World Bank Cuts Global Growth Forecasts
The World Bank cut its global growth forecast to 2.5 percent this year, citing a recession in the euro zone that threatens to further weigh on a global economy already plagued by a slowdown in emerging markets.
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The Washington-based institution today lowers its forecast from a June estimate of 3.6 percent in the largest revision since January 2009, when the lender cut its global estimate for that year by 2.1 percent. The euro area may contract 0.3 percent, compared to a previous forecast for a 1.8 percent gain. The U.S. growth outlook has been cut from 2.9 percent to 2.2 percent.
“Even achieving these much weaker outturns is very uncertain,” the World Bank said in its Global Economic Prospects report released today. “The downturn in Europe and weaker growth in developing countries raises the risk that the two developments reinforce one another, resulting in an even weaker outcome.”
The debt crisis in Europe has the potential to trigger another global financial crisis like that of 2008, according to the World Bank. The bank’s growth forecasts in its most recent report assume that the euro countries “muddle through,” said Justin Lin, the World Bank’s chief economist. If they fail to do so, “the downturn is likely to be longer and deeper than the last one,” with no country spared, he said.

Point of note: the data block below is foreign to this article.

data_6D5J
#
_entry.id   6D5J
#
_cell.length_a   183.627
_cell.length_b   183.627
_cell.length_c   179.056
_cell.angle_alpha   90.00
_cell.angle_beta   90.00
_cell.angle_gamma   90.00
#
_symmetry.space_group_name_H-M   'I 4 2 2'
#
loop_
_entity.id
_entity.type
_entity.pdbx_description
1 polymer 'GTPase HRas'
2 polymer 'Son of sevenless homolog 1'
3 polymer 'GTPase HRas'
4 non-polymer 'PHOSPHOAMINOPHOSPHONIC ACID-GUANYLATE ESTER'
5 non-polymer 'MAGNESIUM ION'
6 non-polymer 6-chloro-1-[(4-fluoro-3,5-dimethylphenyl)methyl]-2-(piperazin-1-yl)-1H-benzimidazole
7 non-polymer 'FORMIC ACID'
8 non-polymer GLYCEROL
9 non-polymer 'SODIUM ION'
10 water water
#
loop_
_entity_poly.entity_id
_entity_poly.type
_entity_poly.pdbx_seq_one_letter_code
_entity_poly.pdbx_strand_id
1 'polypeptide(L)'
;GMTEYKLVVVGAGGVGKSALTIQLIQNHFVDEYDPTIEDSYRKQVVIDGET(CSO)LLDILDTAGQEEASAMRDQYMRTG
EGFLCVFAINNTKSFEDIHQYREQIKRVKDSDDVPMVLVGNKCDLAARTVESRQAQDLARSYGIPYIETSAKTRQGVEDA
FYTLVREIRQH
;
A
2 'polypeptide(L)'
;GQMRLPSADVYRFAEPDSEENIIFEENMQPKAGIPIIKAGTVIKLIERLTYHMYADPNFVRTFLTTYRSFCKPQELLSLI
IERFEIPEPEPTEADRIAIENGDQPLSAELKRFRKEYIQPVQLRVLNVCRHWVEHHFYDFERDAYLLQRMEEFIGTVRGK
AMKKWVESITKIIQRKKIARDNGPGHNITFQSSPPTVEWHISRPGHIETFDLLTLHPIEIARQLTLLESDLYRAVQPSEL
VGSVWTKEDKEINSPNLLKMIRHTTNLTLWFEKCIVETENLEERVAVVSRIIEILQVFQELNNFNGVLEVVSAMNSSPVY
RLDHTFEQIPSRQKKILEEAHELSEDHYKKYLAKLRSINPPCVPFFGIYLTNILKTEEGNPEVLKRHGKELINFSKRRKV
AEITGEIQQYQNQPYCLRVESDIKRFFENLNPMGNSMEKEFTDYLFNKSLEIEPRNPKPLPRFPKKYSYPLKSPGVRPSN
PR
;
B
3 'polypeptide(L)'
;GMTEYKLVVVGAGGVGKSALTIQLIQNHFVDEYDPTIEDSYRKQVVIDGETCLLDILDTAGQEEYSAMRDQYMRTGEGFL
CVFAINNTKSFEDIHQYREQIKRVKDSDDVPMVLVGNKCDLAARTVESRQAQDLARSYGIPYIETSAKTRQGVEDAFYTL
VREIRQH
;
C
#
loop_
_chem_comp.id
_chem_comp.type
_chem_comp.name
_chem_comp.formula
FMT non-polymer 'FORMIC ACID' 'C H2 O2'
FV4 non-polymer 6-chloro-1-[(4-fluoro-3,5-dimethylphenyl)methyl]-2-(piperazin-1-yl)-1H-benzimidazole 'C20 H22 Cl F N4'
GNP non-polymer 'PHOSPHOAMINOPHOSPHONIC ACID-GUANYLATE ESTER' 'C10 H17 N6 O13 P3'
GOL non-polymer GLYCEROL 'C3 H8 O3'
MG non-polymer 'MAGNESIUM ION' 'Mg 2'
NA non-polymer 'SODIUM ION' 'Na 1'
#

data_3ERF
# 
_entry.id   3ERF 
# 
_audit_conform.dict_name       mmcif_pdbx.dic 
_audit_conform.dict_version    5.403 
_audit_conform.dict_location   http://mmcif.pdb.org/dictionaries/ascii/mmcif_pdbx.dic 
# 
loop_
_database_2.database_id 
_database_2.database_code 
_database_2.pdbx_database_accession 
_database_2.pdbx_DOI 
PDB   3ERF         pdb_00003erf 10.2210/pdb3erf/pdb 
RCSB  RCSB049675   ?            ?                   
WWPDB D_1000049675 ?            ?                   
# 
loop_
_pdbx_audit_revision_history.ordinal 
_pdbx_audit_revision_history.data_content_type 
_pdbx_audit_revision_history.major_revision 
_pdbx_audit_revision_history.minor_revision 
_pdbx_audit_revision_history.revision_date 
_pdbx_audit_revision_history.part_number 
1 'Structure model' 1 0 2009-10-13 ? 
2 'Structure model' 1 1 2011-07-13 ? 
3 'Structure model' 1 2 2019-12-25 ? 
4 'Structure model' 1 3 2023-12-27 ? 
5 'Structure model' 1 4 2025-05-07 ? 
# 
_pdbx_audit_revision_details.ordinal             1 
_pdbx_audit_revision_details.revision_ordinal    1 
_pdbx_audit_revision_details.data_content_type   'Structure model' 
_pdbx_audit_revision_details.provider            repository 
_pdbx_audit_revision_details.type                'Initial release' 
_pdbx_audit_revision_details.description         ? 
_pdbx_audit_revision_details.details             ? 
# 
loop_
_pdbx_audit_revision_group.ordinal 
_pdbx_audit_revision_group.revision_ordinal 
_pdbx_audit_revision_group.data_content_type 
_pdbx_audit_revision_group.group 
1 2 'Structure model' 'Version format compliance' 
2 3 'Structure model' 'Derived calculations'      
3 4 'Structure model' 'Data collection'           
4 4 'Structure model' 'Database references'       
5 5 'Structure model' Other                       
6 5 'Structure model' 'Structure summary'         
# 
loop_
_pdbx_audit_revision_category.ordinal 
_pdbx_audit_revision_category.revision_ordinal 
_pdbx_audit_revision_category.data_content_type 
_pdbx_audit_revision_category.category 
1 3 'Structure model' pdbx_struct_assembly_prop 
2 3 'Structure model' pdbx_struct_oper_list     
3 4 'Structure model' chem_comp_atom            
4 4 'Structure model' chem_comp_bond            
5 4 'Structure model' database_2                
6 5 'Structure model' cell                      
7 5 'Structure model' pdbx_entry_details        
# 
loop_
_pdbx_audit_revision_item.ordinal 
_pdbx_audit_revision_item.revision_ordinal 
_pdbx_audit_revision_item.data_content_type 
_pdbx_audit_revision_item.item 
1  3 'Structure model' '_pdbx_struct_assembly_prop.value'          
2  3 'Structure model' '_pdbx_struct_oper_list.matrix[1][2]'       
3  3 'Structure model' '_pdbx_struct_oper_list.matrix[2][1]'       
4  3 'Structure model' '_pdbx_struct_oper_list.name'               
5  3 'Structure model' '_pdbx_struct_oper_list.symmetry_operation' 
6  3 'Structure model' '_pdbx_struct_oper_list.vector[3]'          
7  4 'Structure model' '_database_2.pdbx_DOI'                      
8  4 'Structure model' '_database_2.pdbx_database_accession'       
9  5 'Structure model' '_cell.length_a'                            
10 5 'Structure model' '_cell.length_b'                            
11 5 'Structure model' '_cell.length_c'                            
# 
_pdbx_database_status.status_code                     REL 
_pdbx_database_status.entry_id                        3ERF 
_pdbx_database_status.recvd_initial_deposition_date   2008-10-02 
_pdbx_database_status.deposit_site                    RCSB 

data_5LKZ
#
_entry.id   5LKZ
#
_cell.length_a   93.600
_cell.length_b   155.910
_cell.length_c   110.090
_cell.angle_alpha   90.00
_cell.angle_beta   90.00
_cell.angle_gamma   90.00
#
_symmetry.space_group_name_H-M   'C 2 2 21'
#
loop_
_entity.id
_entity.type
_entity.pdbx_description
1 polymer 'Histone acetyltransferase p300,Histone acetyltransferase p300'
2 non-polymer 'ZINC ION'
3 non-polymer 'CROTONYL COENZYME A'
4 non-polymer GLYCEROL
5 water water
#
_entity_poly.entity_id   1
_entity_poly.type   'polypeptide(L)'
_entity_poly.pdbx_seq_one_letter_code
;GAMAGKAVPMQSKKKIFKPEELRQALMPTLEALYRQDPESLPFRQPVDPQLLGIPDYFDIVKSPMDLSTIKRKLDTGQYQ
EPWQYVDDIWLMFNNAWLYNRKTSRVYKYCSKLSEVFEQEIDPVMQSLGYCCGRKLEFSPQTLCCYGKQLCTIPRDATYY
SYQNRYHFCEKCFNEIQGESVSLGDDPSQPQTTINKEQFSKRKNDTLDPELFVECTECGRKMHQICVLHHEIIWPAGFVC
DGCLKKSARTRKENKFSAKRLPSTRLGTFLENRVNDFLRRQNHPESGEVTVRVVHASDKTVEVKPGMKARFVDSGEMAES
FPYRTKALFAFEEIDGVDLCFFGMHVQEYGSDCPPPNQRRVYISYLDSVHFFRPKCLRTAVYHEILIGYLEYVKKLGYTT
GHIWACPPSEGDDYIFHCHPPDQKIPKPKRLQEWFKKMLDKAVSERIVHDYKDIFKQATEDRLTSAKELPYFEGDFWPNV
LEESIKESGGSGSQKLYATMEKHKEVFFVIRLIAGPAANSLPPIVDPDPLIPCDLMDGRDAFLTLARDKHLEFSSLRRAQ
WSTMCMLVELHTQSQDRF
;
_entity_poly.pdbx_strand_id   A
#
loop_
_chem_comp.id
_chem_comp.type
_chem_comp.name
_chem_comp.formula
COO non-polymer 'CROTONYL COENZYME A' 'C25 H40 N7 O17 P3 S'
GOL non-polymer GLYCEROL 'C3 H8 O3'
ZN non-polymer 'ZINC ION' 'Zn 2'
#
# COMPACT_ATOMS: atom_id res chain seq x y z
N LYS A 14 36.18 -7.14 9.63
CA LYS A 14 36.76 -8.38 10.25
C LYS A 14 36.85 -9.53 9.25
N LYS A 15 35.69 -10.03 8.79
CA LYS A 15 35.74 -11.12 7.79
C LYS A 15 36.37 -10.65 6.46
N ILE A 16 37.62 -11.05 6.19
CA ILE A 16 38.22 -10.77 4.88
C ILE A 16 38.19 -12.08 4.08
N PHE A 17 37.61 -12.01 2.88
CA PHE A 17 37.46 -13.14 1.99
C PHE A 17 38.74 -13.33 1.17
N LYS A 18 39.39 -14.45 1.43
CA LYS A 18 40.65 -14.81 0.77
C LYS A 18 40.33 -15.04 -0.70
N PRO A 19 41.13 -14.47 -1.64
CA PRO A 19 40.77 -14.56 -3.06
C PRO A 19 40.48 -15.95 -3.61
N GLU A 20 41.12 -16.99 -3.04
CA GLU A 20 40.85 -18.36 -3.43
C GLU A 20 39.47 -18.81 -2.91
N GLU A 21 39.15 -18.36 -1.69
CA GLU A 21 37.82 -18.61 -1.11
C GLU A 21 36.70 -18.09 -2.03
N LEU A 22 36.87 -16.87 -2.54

Decelerating growth in developing economies, which were the “motor of growth” during the last recession, is mostly the result of domestic policies such as higher interest rates, which were “engineered…because these countries were overheating,” said Andrew Burns, who heads the World Bank’s global macroeconomics team.
The World Bank estimates that high-income economies will grow 1.4 percent in 2012, down from a June estimate of 2.7 percent, while emerging economies, from Indonesia to South Africa, will grow 5.4 percent, compared to a June forecast of 6.2 percent.
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